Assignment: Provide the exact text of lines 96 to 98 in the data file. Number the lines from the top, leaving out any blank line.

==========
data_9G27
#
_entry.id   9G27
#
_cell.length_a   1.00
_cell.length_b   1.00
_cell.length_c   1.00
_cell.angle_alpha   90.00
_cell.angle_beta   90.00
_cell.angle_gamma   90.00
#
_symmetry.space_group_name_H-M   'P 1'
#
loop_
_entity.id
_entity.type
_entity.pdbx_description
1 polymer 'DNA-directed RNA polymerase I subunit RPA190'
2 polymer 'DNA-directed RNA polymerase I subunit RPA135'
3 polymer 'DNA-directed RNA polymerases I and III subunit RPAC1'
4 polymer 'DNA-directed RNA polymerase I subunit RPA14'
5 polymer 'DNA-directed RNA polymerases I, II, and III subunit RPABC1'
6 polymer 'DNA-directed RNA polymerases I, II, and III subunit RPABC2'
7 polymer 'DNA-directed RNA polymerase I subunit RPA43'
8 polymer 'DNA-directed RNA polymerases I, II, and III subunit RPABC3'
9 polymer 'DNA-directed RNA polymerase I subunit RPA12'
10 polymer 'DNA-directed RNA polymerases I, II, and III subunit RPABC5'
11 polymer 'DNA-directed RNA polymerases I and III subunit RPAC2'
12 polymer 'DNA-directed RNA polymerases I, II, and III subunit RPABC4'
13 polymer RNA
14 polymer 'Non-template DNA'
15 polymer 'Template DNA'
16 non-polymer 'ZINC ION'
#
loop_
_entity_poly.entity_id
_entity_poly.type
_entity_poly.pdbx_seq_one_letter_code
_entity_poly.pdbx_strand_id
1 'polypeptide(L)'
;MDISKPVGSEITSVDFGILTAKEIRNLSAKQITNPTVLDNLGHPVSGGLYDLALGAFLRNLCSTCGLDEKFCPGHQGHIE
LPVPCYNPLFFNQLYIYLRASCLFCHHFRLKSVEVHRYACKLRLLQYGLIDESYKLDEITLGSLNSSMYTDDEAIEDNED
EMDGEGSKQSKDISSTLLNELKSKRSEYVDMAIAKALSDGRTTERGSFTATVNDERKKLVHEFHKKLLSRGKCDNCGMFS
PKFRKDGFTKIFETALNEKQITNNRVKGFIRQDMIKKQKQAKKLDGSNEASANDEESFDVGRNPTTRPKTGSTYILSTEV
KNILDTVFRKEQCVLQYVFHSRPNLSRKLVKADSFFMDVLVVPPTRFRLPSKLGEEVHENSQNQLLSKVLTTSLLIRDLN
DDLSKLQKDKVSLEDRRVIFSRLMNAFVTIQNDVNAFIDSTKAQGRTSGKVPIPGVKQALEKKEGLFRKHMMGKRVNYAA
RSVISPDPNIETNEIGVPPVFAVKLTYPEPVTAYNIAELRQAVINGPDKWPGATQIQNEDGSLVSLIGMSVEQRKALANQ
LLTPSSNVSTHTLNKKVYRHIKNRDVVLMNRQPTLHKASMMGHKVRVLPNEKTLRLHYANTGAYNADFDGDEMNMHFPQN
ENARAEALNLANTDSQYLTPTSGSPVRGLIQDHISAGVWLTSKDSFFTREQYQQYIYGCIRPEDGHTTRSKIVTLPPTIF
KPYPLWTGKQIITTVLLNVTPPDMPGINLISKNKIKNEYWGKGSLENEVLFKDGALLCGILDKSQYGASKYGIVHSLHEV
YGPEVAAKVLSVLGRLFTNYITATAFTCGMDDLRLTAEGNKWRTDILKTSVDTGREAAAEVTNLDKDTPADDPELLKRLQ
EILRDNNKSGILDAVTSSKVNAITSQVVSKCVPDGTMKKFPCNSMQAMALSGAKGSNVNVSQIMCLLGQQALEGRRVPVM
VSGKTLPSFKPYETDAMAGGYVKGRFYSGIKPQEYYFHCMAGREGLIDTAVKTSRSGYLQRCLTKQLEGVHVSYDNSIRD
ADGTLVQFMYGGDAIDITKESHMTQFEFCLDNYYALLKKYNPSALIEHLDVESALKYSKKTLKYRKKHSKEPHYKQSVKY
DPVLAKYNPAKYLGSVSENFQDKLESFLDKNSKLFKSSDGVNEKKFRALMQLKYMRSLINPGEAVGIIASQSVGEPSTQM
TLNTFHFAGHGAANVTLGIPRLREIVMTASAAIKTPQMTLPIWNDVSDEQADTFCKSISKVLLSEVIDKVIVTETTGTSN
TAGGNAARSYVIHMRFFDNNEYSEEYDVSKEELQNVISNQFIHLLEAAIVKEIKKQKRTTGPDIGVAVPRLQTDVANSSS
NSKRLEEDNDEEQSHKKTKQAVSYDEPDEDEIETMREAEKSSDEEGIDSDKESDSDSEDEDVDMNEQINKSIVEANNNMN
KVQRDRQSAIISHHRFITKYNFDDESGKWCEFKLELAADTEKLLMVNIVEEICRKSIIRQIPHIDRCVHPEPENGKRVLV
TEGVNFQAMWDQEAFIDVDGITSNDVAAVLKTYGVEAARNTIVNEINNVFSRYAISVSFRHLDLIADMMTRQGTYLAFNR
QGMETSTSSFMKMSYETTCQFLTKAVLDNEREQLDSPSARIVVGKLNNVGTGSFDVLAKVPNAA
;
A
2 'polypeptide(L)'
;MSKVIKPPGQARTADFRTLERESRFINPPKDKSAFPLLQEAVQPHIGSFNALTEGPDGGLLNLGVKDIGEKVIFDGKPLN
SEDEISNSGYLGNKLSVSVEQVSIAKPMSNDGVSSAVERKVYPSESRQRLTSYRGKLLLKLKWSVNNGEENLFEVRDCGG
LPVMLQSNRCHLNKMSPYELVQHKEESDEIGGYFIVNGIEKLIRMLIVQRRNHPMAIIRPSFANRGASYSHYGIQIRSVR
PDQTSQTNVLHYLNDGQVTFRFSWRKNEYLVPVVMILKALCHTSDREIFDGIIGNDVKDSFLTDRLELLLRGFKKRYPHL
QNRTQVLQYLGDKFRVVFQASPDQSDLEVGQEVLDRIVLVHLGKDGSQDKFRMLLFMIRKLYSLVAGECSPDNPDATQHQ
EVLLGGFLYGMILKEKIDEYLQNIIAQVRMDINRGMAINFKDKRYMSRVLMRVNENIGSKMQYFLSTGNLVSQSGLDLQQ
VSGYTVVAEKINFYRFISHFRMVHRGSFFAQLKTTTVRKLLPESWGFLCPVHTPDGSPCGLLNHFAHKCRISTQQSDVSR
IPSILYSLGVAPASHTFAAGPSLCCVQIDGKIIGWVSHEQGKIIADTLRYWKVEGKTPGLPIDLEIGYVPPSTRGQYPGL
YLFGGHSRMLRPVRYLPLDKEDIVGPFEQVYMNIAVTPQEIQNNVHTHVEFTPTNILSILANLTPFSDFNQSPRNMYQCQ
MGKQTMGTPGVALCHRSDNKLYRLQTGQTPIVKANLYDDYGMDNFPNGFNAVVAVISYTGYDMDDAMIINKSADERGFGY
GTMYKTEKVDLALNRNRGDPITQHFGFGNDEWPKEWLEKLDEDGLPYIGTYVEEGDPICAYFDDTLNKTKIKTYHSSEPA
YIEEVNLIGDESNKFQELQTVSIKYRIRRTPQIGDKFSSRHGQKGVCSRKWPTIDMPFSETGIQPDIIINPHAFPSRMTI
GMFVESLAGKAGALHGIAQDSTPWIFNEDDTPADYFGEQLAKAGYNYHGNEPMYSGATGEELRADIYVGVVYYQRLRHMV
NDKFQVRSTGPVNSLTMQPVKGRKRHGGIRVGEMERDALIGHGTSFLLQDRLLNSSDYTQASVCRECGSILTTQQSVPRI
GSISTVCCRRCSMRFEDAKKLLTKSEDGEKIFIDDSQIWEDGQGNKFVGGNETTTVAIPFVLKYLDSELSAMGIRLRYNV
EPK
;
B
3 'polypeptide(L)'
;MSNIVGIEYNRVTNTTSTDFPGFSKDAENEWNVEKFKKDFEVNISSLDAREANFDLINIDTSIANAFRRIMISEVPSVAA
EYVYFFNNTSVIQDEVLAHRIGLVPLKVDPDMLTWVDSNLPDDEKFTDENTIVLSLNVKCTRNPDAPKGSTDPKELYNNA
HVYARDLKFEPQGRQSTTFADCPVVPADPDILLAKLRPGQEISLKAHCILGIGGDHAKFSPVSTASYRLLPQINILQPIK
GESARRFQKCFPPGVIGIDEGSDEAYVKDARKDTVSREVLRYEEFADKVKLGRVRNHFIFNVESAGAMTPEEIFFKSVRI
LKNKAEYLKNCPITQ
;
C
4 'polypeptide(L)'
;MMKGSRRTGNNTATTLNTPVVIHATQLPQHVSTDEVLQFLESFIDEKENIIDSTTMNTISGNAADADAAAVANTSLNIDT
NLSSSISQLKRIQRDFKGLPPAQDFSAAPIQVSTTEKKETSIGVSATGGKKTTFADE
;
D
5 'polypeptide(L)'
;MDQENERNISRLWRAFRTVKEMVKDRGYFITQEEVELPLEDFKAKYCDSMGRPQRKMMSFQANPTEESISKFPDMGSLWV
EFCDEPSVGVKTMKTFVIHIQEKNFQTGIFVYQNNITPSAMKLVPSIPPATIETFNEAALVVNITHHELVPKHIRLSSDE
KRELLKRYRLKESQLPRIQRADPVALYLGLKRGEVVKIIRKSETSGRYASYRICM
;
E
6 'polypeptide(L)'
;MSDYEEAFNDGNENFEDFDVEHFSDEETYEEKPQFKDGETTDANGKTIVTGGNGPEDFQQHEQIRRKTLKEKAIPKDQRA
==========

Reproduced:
5 'polypeptide(L)'
;MDQENERNISRLWRAFRTVKEMVKDRGYFITQEEVELPLEDFKAKYCDSMGRPQRKMMSFQANPTEESISKFPDMGSLWV
EFCDEPSVGVKTMKTFVIHIQEKNFQTGIFVYQNNITPSAMKLVPSIPPATIETFNEAALVVNITHHELVPKHIRLSSDE